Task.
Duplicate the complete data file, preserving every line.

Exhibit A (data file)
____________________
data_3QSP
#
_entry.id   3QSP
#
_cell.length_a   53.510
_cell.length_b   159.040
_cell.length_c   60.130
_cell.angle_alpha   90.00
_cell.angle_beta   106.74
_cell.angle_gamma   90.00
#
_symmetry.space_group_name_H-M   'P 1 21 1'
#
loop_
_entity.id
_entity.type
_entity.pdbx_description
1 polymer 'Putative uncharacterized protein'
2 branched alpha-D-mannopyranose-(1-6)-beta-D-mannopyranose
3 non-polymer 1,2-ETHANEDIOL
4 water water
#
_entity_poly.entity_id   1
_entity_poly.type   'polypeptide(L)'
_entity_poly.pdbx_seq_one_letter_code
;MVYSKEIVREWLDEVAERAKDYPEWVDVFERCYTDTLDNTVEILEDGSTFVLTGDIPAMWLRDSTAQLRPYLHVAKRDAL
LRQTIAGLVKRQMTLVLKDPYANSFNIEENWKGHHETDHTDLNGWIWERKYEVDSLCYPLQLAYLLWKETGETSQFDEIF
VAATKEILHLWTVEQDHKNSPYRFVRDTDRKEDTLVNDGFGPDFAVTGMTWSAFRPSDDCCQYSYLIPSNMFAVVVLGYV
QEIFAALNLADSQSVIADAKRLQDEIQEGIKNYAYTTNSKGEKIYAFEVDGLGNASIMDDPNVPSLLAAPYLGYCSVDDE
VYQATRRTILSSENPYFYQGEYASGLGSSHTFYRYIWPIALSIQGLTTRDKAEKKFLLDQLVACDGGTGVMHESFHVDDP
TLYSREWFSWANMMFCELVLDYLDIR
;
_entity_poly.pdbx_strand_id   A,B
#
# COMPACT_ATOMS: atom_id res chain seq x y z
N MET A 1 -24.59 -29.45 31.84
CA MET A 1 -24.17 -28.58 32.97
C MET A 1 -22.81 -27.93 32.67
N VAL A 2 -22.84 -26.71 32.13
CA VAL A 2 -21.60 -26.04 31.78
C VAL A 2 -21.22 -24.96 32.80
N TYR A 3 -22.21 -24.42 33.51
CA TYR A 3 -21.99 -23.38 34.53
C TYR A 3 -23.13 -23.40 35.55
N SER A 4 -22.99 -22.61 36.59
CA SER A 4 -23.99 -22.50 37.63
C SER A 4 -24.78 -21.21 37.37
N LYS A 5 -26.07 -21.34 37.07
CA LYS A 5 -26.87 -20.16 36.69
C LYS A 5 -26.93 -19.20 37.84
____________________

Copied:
data_3QSP
#
_entry.id   3QSP
#
_cell.length_a   53.510
_cell.length_b   159.040
_cell.length_c   60.130
_cell.angle_alpha   90.00
_cell.angle_beta   106.74
_cell.angle_gamma   90.00
#
_symmetry.space_group_name_H-M   'P 1 21 1'
#
loop_
_entity.id
_entity.type
_entity.pdbx_description
1 polymer 'Putative uncharacterized protein'
2 branched alpha-D-mannopyranose-(1-6)-beta-D-mannopyranose
3 non-polymer 1,2-ETHANEDIOL
4 water water
#
_entity_poly.entity_id   1
_entity_poly.type   'polypeptide(L)'
_entity_poly.pdbx_seq_one_letter_code
;MVYSKEIVREWLDEVAERAKDYPEWVDVFERCYTDTLDNTVEILEDGSTFVLTGDIPAMWLRDSTAQLRPYLHVAKRDAL
LRQTIAGLVKRQMTLVLKDPYANSFNIEENWKGHHETDHTDLNGWIWERKYEVDSLCYPLQLAYLLWKETGETSQFDEIF
VAATKEILHLWTVEQDHKNSPYRFVRDTDRKEDTLVNDGFGPDFAVTGMTWSAFRPSDDCCQYSYLIPSNMFAVVVLGYV
QEIFAALNLADSQSVIADAKRLQDEIQEGIKNYAYTTNSKGEKIYAFEVDGLGNASIMDDPNVPSLLAAPYLGYCSVDDE
VYQATRRTILSSENPYFYQGEYASGLGSSHTFYRYIWPIALSIQGLTTRDKAEKKFLLDQLVACDGGTGVMHESFHVDDP
TLYSREWFSWANMMFCELVLDYLDIR
;
_entity_poly.pdbx_strand_id   A,B
#
# COMPACT_ATOMS: atom_id res chain seq x y z
N MET A 1 -24.59 -29.45 31.84
CA MET A 1 -24.17 -28.58 32.97
C MET A 1 -22.81 -27.93 32.67
N VAL A 2 -22.84 -26.71 32.13
CA VAL A 2 -21.60 -26.04 31.78
C VAL A 2 -21.22 -24.96 32.80
N TYR A 3 -22.21 -24.42 33.51
CA TYR A 3 -21.99 -23.38 34.53
C TYR A 3 -23.13 -23.40 35.55
N SER A 4 -22.99 -22.61 36.59
CA SER A 4 -23.99 -22.50 37.63
C SER A 4 -24.78 -21.21 37.37
N LYS A 5 -26.07 -21.34 37.07
CA LYS A 5 -26.87 -20.16 36.69
C LYS A 5 -26.93 -19.20 37.84